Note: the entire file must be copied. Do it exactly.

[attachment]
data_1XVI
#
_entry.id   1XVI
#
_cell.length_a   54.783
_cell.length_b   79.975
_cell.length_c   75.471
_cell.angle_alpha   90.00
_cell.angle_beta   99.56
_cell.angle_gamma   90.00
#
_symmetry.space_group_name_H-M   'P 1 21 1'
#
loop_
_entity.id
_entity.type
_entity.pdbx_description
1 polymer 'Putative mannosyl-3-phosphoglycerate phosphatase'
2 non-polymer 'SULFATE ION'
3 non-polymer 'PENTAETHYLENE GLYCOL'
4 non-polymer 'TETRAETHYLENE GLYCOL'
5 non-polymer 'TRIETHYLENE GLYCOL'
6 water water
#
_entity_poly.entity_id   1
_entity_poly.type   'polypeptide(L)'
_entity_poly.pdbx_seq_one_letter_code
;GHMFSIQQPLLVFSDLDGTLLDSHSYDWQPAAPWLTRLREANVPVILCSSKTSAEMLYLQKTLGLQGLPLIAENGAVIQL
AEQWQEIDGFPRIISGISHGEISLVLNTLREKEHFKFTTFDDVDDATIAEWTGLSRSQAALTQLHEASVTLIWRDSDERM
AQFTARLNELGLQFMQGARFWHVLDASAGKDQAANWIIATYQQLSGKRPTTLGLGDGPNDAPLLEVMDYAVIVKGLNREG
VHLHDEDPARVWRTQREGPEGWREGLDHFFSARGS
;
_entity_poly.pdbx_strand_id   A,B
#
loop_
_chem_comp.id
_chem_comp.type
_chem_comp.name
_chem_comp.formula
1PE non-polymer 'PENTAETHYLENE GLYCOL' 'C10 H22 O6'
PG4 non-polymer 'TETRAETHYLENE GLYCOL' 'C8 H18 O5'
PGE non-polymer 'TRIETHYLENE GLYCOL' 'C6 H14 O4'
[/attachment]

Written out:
data_1XVI
#
_entry.id   1XVI
#
_cell.length_a   54.783
_cell.length_b   79.975
_cell.length_c   75.471
_cell.angle_alpha   90.00
_cell.angle_beta   99.56
_cell.angle_gamma   90.00
#
_symmetry.space_group_name_H-M   'P 1 21 1'
#
loop_
_entity.id
_entity.type
_entity.pdbx_description
1 polymer 'Putative mannosyl-3-phosphoglycerate phosphatase'
2 non-polymer 'SULFATE ION'
3 non-polymer 'PENTAETHYLENE GLYCOL'
4 non-polymer 'TETRAETHYLENE GLYCOL'
5 non-polymer 'TRIETHYLENE GLYCOL'
6 water water
#
_entity_poly.entity_id   1
_entity_poly.type   'polypeptide(L)'
_entity_poly.pdbx_seq_one_letter_code
;GHMFSIQQPLLVFSDLDGTLLDSHSYDWQPAAPWLTRLREANVPVILCSSKTSAEMLYLQKTLGLQGLPLIAENGAVIQL
AEQWQEIDGFPRIISGISHGEISLVLNTLREKEHFKFTTFDDVDDATIAEWTGLSRSQAALTQLHEASVTLIWRDSDERM
AQFTARLNELGLQFMQGARFWHVLDASAGKDQAANWIIATYQQLSGKRPTTLGLGDGPNDAPLLEVMDYAVIVKGLNREG
VHLHDEDPARVWRTQREGPEGWREGLDHFFSARGS
;
_entity_poly.pdbx_strand_id   A,B
#
loop_
_chem_comp.id
_chem_comp.type
_chem_comp.name
_chem_comp.formula
1PE non-polymer 'PENTAETHYLENE GLYCOL' 'C10 H22 O6'
PG4 non-polymer 'TETRAETHYLENE GLYCOL' 'C8 H18 O5'
PGE non-polymer 'TRIETHYLENE GLYCOL' 'C6 H14 O4'